'Song of Whales' artist visits to refresh mural, promote water conservation

When the Cuyahoga River caught on fire 50 years ago, not only did it serve as a catalyst for national environmental change, the blaze also sparked a lifelong passion for water conservation in artist Wyland.

“As a young artist growing up, I heard about this river in Cleveland catching on fire, and it pissed me off,” Wyland says. “That was a big catalyst for me.”

He went on to create 101 Wyland Whale Wall murals around the world. In 1997, he created the 32,000-square-foot “Song of Whales” mural on the Cleveland Public Power building, 5251 North Marginal Road, off Interstate 90—his 75th mural in the series.

Today, Wednesday, Oct. 2, Wyland returns to Cleveland to touch up the now-faded mural and tour his mission to educate people, especially students, on the importance of water conservation through the Wyland Foundation, a nonprofit organization dedicated to promoting, protecting, and preserving the world’s ocean, waterways, and marine life. The foundation encourages environmental awareness through community events, education programs, and public art projects.

The West Creek Conservancy helped bring Wyland to Cleveland, along with support from the Cleveland Water Department, National Van Lines, PPG Paints, Cleveland Public Power, United Rentals, and Color Renovation painters.

Wyland, 63, who will be working on the mural through Saturday, Oct. 5, was in Cleveland in April for Wyland Foundation work as part of West Creek’s Xtinguish Celebration and decided to restore “Song of Whales” to once again raise awareness. He says Oct. 2 that he plans to add a 70-foot breeching humpback to the original design as well.

“It’s not as easy as it was 22 [years ago], but it was time for it to get a facelift,” he says. “It was getting pretty beat up by the elements and it’s painted on corrugated steel. I might add some other elements—you’ll have to come out and see.” (As with all of Wyland’s murals, volunteers are always encouraged to come out and help with the project.)

Perhaps Wyland’s favorite question he hears is “why whales?” when places like Lake Erie don’t have them. “I want people to ask questions like that,” he says. “Our lakes, rivers, streams, everything connects to the heart of our planet—our oceans.”

Wyland also returned to Cleveland in 2016 to do some storm repairs to the mural. This year, he completed his 101st mural on the Edgewater Hotel in Seattle. To help spread Wyland’s conservation message, rock band Pearl Jam’s lead vocalist Eddie Vedder helped Wyland paint. “Eddie Vedder jumped on the scaffolding and painted some orcas,” he says. “The guy can handle a spray gun.”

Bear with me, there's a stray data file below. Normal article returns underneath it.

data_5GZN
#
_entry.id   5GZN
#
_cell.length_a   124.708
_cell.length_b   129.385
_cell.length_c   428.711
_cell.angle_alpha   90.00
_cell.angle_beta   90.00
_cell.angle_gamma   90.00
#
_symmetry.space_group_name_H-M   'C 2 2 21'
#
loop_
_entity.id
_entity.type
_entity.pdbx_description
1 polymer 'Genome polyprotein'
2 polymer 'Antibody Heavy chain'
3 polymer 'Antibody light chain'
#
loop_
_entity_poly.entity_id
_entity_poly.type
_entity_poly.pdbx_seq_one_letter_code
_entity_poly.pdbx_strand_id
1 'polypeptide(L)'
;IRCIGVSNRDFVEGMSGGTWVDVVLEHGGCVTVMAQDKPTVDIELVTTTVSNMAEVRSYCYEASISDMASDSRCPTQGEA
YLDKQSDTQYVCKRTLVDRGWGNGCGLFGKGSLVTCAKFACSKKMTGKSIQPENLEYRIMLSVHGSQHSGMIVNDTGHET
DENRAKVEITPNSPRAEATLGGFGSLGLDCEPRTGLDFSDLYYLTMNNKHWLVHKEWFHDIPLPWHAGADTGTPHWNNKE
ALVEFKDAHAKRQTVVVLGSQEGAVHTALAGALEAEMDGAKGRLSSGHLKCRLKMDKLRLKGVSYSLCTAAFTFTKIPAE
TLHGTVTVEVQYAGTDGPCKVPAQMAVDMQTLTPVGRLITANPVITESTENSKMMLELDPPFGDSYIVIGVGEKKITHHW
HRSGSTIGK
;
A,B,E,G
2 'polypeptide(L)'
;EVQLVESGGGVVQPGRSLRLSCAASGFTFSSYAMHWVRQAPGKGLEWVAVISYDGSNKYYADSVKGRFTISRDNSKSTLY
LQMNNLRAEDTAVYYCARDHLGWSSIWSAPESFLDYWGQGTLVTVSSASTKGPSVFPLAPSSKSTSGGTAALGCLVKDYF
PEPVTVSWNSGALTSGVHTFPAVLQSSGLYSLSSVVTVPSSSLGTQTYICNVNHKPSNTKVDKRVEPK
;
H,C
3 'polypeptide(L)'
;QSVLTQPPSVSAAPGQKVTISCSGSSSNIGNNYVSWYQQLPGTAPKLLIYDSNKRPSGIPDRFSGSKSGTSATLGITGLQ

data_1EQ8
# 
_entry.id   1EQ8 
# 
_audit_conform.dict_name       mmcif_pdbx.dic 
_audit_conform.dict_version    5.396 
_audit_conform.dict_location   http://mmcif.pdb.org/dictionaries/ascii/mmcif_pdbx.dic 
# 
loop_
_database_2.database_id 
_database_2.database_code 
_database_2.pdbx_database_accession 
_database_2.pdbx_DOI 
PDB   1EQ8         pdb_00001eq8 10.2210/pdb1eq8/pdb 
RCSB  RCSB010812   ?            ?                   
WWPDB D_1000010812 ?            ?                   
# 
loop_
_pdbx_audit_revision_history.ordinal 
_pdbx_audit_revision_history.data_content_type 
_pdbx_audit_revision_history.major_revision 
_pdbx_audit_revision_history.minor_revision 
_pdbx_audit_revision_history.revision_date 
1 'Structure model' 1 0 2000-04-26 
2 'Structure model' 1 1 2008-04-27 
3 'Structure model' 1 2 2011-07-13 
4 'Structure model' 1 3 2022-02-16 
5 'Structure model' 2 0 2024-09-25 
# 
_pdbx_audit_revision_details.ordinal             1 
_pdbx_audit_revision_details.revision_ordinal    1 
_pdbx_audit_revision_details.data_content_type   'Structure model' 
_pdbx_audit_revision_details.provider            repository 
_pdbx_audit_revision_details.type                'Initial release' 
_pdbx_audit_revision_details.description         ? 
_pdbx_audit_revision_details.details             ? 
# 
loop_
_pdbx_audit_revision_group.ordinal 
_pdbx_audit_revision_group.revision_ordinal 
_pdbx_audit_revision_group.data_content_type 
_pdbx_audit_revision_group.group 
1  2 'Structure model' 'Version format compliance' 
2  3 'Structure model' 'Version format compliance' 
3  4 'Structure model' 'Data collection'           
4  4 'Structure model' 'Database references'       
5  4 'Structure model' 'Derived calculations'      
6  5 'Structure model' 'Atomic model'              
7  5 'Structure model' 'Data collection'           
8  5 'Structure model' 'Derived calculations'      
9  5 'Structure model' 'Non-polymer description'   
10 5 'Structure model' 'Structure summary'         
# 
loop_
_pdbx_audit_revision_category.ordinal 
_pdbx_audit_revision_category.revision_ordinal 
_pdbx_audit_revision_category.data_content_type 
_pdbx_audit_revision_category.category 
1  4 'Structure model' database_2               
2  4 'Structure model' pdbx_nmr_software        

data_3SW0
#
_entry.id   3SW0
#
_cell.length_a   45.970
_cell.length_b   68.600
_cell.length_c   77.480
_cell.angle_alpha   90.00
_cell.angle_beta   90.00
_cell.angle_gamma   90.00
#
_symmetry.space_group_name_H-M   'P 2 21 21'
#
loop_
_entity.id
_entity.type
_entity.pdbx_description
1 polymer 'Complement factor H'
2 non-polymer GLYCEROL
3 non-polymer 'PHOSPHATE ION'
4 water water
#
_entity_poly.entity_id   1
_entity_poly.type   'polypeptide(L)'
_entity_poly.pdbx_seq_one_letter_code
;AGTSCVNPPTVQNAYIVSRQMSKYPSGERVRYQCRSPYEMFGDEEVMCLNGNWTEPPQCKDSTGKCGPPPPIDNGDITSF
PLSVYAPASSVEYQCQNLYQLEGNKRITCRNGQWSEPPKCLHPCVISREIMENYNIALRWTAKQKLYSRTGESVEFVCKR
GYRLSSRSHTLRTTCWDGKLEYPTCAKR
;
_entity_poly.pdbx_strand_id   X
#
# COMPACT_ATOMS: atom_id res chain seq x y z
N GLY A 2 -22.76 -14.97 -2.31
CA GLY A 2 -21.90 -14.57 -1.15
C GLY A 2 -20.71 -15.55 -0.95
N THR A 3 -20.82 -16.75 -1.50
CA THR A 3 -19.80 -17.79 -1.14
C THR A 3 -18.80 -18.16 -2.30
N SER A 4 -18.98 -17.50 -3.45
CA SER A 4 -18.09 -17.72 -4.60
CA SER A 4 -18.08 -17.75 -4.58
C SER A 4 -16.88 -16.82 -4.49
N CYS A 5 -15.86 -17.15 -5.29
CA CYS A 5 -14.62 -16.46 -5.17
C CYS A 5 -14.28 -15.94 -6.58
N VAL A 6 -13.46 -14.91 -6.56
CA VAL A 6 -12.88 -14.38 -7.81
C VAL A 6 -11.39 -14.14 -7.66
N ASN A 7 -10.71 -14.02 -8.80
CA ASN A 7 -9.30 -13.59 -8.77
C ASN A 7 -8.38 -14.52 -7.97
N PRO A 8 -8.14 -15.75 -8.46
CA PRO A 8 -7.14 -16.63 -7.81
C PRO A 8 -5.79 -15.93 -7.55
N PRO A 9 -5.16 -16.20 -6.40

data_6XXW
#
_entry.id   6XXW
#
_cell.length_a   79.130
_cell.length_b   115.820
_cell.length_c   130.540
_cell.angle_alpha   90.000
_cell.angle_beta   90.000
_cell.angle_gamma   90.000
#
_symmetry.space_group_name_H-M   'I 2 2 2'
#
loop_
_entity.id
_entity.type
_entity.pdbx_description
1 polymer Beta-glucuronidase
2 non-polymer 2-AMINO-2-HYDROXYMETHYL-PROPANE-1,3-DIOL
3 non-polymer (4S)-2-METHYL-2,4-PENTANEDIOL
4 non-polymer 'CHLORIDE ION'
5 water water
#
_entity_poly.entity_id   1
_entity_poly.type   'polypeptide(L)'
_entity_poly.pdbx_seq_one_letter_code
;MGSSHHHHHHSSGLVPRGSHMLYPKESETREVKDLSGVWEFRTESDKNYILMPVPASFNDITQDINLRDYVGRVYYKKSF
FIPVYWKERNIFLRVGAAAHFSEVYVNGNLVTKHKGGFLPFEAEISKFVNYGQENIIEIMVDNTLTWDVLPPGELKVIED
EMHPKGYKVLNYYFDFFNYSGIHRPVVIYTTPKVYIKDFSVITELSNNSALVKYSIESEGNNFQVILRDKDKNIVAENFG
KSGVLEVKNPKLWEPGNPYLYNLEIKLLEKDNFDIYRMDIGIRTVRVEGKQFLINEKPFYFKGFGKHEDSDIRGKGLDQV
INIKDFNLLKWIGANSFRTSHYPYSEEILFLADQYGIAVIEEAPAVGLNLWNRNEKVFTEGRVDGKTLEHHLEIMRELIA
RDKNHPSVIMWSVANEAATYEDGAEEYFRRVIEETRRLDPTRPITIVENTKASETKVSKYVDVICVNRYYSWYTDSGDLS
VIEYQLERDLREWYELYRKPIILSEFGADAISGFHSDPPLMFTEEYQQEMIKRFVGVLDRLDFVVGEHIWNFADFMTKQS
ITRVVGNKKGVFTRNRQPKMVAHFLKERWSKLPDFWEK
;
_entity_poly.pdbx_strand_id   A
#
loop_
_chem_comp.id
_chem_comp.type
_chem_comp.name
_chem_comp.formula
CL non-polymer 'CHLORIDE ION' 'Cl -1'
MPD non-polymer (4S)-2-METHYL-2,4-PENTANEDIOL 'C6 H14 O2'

Wyland grew up in Detroit and now divides his times between Laguna Beach, California; the North shores of Hawaii, and the Florida Keys. He says that as a water sign (he’s a cancer), it’s only natural for him to spread the message of water conservation.

He focuses on educating children on his cause—traveling the country with the foundation’s 1,000-square-foot Mobile Learning unit. He’s worked with more than one million kids since he launched the program in 2008.

“I want to share my knowledge of conservation with our youth,” Wyland says. “It really plants the seeds, and we hope to give them everything we can to go forward and spread the message.”

Wyland started the National Mayor’s Challenge for Water Conservation, which led to a partnership with the United Nations to start the Wyland World Water Pledge. “One drop of water really recycles around the globe,” he says.

Steve Creech, Wyland Foundation president, says they will continue to the use the Wyland whale murals to spread their message as they continue to roll out educational and conservation programs. “We’re trying to get people to understand we all live upstream from someone else, or downstream from someone else,” he says.

Wyland will be working on the mural, which was first dedicated in1997 by then-Cleveland Mayor Michael White, this week through Saturday. A rededication ceremony is planned for 5 p.m. Friday, Oct. 4, with Cleveland Mayor Frank Jackson. Peter Bode, West Creek’s central Lake Erie project manager, will also speak at the event.

Read more articles by Karin Connelly Rice.

Karin Connelly Rice enjoys telling people's stories, whether it's a promising startup or a life's passion. Over the past 20 years she has reported on the local business community for publications such as Inside Business and Cleveland Magazine. She was editor of the Rocky River/Lakewood edition of In the Neighborhood and was a reporter and photographer for the Amherst News-Times. At Fresh Water she enjoys telling the stories of Clevelanders who are shaping and embracing the business and research climate in Cleveland.
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